Wednesday, August 19, 2009

Rimfire Steel Challenge Championships

The way our flight worked out, KeeWee and I arrived at the hotel in Valencia early evening, so I didn't have any chance to get out to the range and do any practice. Since we arrived late, match registration was closed, so I had to be at the match range, just up the valley from Piru, California, at roughly 7am. Next year I am going to try to get there a day early to get in a little practice and get acclimatized a bit.

When we got to the range we walked up the hill to the registration tent to get signed in. While we were waiting for registration to open we ran into Nick and Ryan Leonard from Portland, Oregon. Nick puts on the annual Man of Steel match in Portland, and Nick's son Ryan is last year's and this year's national Junior champion in Steel Challenge.

Gary Guy, USPSA Area 1 Rep., was running registration. Gary handed me the match envelope with the scoreing stuff and a current rule book. "Based on how you did last year, I'm putting you on Squad #2.", he said, with a slight smile. (Note to self: When Gary has that smile, watch out!) "Oh?", I said naively, "Who else is on the squad?"

"Kay Miculek, Billy and Jessie Abbate, Randi Rogers, Jim O'Young, Tori Nonaka, Molly Young, Clyde Harrison, Jec Clark, and Ken Kupsch."

It took a moment for that to sink in. "You're on the number 2 super squad", Said Gary, still smiling. My heart may have stopped completely, at least for a moment.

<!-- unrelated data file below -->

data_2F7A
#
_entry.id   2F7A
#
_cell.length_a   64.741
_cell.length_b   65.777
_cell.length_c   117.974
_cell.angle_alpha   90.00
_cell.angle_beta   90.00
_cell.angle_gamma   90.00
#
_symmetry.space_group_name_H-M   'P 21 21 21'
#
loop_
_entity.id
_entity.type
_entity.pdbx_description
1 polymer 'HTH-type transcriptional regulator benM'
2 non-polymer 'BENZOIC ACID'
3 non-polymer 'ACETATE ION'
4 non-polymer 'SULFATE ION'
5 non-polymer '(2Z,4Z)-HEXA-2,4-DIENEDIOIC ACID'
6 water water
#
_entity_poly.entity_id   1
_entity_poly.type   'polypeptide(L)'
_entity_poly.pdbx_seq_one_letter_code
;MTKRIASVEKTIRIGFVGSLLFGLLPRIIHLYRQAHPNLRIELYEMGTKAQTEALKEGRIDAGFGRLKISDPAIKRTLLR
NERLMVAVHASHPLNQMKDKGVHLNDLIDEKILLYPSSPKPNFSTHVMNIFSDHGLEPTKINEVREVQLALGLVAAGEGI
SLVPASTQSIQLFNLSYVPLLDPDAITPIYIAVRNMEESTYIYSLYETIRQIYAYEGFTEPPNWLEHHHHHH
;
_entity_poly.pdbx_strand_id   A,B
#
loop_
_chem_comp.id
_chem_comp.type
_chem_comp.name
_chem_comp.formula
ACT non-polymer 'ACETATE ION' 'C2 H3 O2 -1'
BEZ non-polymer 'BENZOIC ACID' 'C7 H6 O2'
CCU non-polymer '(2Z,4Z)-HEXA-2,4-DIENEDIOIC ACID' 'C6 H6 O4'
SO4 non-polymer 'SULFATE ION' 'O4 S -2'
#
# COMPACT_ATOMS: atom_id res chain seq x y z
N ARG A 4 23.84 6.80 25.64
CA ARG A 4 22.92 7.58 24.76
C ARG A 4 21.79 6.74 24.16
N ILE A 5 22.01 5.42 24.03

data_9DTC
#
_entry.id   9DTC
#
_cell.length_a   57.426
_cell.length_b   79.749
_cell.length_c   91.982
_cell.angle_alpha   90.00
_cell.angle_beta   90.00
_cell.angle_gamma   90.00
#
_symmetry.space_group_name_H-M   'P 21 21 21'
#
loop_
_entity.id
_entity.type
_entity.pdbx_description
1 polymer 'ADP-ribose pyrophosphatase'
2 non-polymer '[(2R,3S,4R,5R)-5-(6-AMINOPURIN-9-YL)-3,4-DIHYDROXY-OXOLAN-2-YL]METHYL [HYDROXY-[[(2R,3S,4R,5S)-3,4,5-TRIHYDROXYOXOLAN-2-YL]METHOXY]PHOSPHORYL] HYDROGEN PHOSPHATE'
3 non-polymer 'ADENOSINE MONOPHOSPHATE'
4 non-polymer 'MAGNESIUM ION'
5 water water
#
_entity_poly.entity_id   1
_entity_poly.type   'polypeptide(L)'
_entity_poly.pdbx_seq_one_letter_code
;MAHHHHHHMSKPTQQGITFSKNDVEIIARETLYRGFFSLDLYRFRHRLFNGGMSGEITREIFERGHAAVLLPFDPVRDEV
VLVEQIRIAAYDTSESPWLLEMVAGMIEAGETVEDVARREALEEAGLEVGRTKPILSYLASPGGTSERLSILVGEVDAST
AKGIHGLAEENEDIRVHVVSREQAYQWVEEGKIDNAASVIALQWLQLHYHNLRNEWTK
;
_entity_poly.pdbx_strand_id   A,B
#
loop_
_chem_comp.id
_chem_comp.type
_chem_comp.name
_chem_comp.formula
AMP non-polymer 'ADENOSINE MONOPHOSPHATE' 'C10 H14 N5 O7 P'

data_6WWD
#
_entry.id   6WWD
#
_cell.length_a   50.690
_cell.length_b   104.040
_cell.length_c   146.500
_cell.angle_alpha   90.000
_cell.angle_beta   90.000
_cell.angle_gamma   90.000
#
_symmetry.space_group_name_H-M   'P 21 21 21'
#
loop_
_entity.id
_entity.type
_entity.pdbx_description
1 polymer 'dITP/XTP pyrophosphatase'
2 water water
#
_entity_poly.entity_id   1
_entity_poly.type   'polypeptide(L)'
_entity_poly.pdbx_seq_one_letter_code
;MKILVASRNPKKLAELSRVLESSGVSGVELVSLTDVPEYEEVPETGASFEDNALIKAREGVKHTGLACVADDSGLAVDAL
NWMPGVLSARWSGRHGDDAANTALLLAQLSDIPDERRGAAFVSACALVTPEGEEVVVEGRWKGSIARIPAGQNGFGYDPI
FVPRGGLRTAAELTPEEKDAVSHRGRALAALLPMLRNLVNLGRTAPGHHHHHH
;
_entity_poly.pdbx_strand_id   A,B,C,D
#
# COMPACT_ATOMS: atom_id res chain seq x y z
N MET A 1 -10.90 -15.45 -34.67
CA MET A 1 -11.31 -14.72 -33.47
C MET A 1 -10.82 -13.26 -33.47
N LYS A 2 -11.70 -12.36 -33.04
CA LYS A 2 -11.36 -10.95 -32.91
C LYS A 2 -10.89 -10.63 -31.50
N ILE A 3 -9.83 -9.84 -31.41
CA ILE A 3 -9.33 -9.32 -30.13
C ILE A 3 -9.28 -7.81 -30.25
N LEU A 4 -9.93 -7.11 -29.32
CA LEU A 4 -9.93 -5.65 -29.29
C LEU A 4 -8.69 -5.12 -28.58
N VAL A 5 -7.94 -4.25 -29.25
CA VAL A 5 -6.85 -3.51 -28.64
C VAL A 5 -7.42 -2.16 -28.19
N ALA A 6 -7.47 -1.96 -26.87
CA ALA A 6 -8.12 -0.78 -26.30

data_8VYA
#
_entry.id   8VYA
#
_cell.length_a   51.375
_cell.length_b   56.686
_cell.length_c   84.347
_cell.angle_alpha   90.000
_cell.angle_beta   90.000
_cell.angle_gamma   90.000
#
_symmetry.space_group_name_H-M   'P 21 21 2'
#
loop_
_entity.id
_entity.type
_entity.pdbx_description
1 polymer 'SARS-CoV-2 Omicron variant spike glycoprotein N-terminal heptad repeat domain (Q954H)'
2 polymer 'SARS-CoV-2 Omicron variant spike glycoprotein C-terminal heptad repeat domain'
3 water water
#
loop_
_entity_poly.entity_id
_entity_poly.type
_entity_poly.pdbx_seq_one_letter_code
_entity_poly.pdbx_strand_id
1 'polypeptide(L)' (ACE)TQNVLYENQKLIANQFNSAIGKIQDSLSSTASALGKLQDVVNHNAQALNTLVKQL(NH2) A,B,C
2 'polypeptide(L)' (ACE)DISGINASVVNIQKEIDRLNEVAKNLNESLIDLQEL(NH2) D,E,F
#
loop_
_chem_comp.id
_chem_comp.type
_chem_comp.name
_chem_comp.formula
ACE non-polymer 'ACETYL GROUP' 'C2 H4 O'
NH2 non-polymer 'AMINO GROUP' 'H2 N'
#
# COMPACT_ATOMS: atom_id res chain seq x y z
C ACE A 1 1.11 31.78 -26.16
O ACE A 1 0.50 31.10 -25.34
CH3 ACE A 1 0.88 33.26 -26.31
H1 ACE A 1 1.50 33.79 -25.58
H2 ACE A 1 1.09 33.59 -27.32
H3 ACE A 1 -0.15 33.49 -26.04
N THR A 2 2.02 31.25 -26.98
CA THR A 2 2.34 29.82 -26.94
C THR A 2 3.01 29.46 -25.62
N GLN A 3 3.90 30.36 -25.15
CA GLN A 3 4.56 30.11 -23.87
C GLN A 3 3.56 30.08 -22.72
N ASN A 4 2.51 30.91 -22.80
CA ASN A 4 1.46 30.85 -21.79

For those of you wondering exactly what a Super Squad is, at high level matches where there is likely to be media present, they group the top shooters together into one squad that travel as a group from stage to stage. This makes it easy for the media to follow, photograph, and video the likely winners and top finishers. This squad will be made up of shooters like BJ Norris, KC Eusebio, Rob Leatham, Todd Jarrett, JJ Racaza, and other shooters of that caliber (terrible pun....). The number 2 super squad will be next fastest guys, and the fastest ladies in the world. This time it would be the next fastest guys, the world's fastest ladies, and, well, um, me...... oy!

Jim O'Young, Molly Smith, Kay Miculek, Jec Clark, Me, Randi Rogers, Clyde Harrison, Ken Kupsch, Billy Abbate, Jessie Abbate, and Tori Nonaka.

Me, "Gunnie", and Molly Smith, three generations of shooters.

The squad in the shade tent, just before the start of the match. I'm the one in the yellow shirt noticeably shaking.....

Kay Miculek and Jessie Abbate.

We all assembled at the first stage and got ready to start the match. I have to admit that shooting with this group was definitely intimidating. These folks are ALL good! The good news is that I didn't have to shoot first. The bad news is that I got to shoot second, right behind Kay Miculek. Kay holds a number of Steel Challenge World Records for ladies! Truly a tough act to follow.

Our first stage was "Pendulum", and I have always had reasonably good results, at least for me, on this one. I tried to go through my regular routine and let muscle memory do it's job, but a bit too much adrenaline, I think, and I shot my worst stage of the day.

Molly Smith, 12 years old, and already an excellent shooter.

Our second stage was Smoke & Hope, the fastest stage of all. Since I had not done too well on the first stage I kept it kind of conservative and tried to just get through the stage without any major mistakes. I did. No great times, but no penalties and I was starting to settle down a bit.